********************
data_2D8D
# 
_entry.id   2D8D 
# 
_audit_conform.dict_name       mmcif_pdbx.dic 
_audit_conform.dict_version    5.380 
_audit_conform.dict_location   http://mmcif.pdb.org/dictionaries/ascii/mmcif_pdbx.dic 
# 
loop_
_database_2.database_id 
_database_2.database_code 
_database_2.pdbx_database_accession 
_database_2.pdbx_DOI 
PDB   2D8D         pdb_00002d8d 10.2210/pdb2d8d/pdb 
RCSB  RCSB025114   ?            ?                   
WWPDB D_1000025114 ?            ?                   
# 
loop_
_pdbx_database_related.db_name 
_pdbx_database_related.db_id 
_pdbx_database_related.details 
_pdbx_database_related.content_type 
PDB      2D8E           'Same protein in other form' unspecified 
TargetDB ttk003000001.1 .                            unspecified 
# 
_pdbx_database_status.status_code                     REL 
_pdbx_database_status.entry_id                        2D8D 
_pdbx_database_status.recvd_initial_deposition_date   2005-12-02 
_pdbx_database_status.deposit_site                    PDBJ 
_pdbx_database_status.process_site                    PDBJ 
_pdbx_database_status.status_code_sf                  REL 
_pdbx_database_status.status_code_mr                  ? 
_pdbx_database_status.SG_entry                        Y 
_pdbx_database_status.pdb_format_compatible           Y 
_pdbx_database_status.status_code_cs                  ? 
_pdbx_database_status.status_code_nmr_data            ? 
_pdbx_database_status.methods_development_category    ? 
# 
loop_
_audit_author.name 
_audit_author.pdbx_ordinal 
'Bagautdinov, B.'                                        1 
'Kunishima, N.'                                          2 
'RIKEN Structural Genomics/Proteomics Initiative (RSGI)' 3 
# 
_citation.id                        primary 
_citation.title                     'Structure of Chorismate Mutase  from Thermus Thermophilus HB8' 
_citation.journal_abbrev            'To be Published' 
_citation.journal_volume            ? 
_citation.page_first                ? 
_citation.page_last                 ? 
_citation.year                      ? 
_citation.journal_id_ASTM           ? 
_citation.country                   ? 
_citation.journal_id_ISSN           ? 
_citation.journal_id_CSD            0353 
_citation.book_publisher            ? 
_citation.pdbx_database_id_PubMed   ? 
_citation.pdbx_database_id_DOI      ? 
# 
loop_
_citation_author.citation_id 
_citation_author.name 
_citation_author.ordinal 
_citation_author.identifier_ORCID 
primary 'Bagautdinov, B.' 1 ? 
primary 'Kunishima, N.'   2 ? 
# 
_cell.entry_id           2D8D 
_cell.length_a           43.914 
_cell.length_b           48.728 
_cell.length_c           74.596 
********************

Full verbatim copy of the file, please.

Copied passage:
data_2D8D
# 
_entry.id   2D8D 
# 
_audit_conform.dict_name       mmcif_pdbx.dic 
_audit_conform.dict_version    5.380 
_audit_conform.dict_location   http://mmcif.pdb.org/dictionaries/ascii/mmcif_pdbx.dic 
# 
loop_
_database_2.database_id 
_database_2.database_code 
_database_2.pdbx_database_accession 
_database_2.pdbx_DOI 
PDB   2D8D         pdb_00002d8d 10.2210/pdb2d8d/pdb 
RCSB  RCSB025114   ?            ?                   
WWPDB D_1000025114 ?            ?                   
# 
loop_
_pdbx_database_related.db_name 
_pdbx_database_related.db_id 
_pdbx_database_related.details 
_pdbx_database_related.content_type 
PDB      2D8E           'Same protein in other form' unspecified 
TargetDB ttk003000001.1 .                            unspecified 
# 
_pdbx_database_status.status_code                     REL 
_pdbx_database_status.entry_id                        2D8D 
_pdbx_database_status.recvd_initial_deposition_date   2005-12-02 
_pdbx_database_status.deposit_site                    PDBJ 
_pdbx_database_status.process_site                    PDBJ 
_pdbx_database_status.status_code_sf                  REL 
_pdbx_database_status.status_code_mr                  ? 
_pdbx_database_status.SG_entry                        Y 
_pdbx_database_status.pdb_format_compatible           Y 
_pdbx_database_status.status_code_cs                  ? 
_pdbx_database_status.status_code_nmr_data            ? 
_pdbx_database_status.methods_development_category    ? 
# 
loop_
_audit_author.name 
_audit_author.pdbx_ordinal 
'Bagautdinov, B.'                                        1 
'Kunishima, N.'                                          2 
'RIKEN Structural Genomics/Proteomics Initiative (RSGI)' 3 
# 
_citation.id                        primary 
_citation.title                     'Structure of Chorismate Mutase  from Thermus Thermophilus HB8' 
_citation.journal_abbrev            'To be Published' 
_citation.journal_volume            ? 
_citation.page_first                ? 
_citation.page_last                 ? 
_citation.year                      ? 
_citation.journal_id_ASTM           ? 
_citation.country                   ? 
_citation.journal_id_ISSN           ? 
_citation.journal_id_CSD            0353 
_citation.book_publisher            ? 
_citation.pdbx_database_id_PubMed   ? 
_citation.pdbx_database_id_DOI      ? 
# 
loop_
_citation_author.citation_id 
_citation_author.name 
_citation_author.ordinal 
_citation_author.identifier_ORCID 
primary 'Bagautdinov, B.' 1 ? 
primary 'Kunishima, N.'   2 ? 
# 
_cell.entry_id           2D8D 
_cell.length_a           43.914 
_cell.length_b           48.728 
_cell.length_c           74.596 